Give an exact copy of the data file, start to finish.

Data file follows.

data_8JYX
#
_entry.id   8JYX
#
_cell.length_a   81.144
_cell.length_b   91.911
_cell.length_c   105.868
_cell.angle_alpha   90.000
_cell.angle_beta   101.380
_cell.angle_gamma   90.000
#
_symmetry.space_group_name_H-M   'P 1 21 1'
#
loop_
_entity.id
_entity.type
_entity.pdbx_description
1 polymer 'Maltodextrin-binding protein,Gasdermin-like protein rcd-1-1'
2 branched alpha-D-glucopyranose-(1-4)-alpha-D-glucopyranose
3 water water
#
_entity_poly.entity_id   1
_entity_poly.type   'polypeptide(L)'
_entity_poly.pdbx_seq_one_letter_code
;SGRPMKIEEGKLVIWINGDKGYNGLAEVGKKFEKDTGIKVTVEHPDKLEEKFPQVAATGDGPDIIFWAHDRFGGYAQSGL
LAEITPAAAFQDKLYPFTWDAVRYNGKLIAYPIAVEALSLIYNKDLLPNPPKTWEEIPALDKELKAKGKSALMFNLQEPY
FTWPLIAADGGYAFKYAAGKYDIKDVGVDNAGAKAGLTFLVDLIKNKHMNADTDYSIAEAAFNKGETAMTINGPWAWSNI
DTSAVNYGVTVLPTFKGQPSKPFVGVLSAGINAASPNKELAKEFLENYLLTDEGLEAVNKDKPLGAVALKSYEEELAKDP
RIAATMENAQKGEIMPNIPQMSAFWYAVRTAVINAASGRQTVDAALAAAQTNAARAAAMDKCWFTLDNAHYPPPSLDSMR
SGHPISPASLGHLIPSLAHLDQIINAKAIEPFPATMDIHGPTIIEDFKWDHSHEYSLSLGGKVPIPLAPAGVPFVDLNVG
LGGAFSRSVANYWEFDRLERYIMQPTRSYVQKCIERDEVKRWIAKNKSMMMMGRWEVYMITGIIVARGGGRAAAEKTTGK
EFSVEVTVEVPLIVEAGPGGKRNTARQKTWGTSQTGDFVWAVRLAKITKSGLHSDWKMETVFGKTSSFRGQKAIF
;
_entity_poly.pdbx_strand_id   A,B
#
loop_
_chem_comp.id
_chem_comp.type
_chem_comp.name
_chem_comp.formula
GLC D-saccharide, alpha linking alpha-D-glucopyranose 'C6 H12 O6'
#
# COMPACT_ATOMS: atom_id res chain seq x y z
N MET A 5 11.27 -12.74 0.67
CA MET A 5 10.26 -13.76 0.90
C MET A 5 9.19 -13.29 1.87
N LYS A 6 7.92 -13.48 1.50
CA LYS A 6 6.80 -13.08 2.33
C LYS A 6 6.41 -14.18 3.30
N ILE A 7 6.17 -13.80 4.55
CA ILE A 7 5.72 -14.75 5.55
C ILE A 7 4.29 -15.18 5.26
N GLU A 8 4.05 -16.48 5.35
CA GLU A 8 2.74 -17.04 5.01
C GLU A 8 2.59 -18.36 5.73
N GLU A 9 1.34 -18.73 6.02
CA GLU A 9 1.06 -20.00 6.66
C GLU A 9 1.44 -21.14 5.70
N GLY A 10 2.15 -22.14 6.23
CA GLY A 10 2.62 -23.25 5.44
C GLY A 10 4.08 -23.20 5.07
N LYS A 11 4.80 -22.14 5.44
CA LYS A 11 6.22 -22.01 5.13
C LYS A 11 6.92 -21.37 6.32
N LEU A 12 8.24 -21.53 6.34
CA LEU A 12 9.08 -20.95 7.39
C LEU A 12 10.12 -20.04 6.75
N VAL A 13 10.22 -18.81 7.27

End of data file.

data_8JYX
#
_entry.id   8JYX
#
_cell.length_a   81.144
_cell.length_b   91.911
_cell.length_c   105.868
_cell.angle_alpha   90.000
_cell.angle_beta   101.380
_cell.angle_gamma   90.000
#
_symmetry.space_group_name_H-M   'P 1 21 1'
#
loop_
_entity.id
_entity.type
_entity.pdbx_description
1 polymer 'Maltodextrin-binding protein,Gasdermin-like protein rcd-1-1'
2 branched alpha-D-glucopyranose-(1-4)-alpha-D-glucopyranose
3 water water
#
_entity_poly.entity_id   1
_entity_poly.type   'polypeptide(L)'
_entity_poly.pdbx_seq_one_letter_code
;SGRPMKIEEGKLVIWINGDKGYNGLAEVGKKFEKDTGIKVTVEHPDKLEEKFPQVAATGDGPDIIFWAHDRFGGYAQSGL
LAEITPAAAFQDKLYPFTWDAVRYNGKLIAYPIAVEALSLIYNKDLLPNPPKTWEEIPALDKELKAKGKSALMFNLQEPY
FTWPLIAADGGYAFKYAAGKYDIKDVGVDNAGAKAGLTFLVDLIKNKHMNADTDYSIAEAAFNKGETAMTINGPWAWSNI
DTSAVNYGVTVLPTFKGQPSKPFVGVLSAGINAASPNKELAKEFLENYLLTDEGLEAVNKDKPLGAVALKSYEEELAKDP
RIAATMENAQKGEIMPNIPQMSAFWYAVRTAVINAASGRQTVDAALAAAQTNAARAAAMDKCWFTLDNAHYPPPSLDSMR
SGHPISPASLGHLIPSLAHLDQIINAKAIEPFPATMDIHGPTIIEDFKWDHSHEYSLSLGGKVPIPLAPAGVPFVDLNVG
LGGAFSRSVANYWEFDRLERYIMQPTRSYVQKCIERDEVKRWIAKNKSMMMMGRWEVYMITGIIVARGGGRAAAEKTTGK
EFSVEVTVEVPLIVEAGPGGKRNTARQKTWGTSQTGDFVWAVRLAKITKSGLHSDWKMETVFGKTSSFRGQKAIF
;
_entity_poly.pdbx_strand_id   A,B
#
loop_
_chem_comp.id
_chem_comp.type
_chem_comp.name
_chem_comp.formula
GLC D-saccharide, alpha linking alpha-D-glucopyranose 'C6 H12 O6'
#
# COMPACT_ATOMS: atom_id res chain seq x y z
N MET A 5 11.27 -12.74 0.67
CA MET A 5 10.26 -13.76 0.90
C MET A 5 9.19 -13.29 1.87
N LYS A 6 7.92 -13.48 1.50
CA LYS A 6 6.80 -13.08 2.33
C LYS A 6 6.41 -14.18 3.30
N ILE A 7 6.17 -13.80 4.55
CA ILE A 7 5.72 -14.75 5.55
C ILE A 7 4.29 -15.18 5.26
N GLU A 8 4.05 -16.48 5.35
CA GLU A 8 2.74 -17.04 5.01
C GLU A 8 2.59 -18.36 5.73
N GLU A 9 1.34 -18.73 6.02
CA GLU A 9 1.06 -20.00 6.66
C GLU A 9 1.44 -21.14 5.70
N GLY A 10 2.15 -22.14 6.23
CA GLY A 10 2.62 -23.25 5.44
C GLY A 10 4.08 -23.20 5.07
N LYS A 11 4.80 -22.14 5.44
CA LYS A 11 6.22 -22.01 5.13
C LYS A 11 6.92 -21.37 6.32
N LEU A 12 8.24 -21.53 6.34
CA LEU A 12 9.08 -20.95 7.39
C LEU A 12 10.12 -20.04 6.75
N VAL A 13 10.22 -18.81 7.27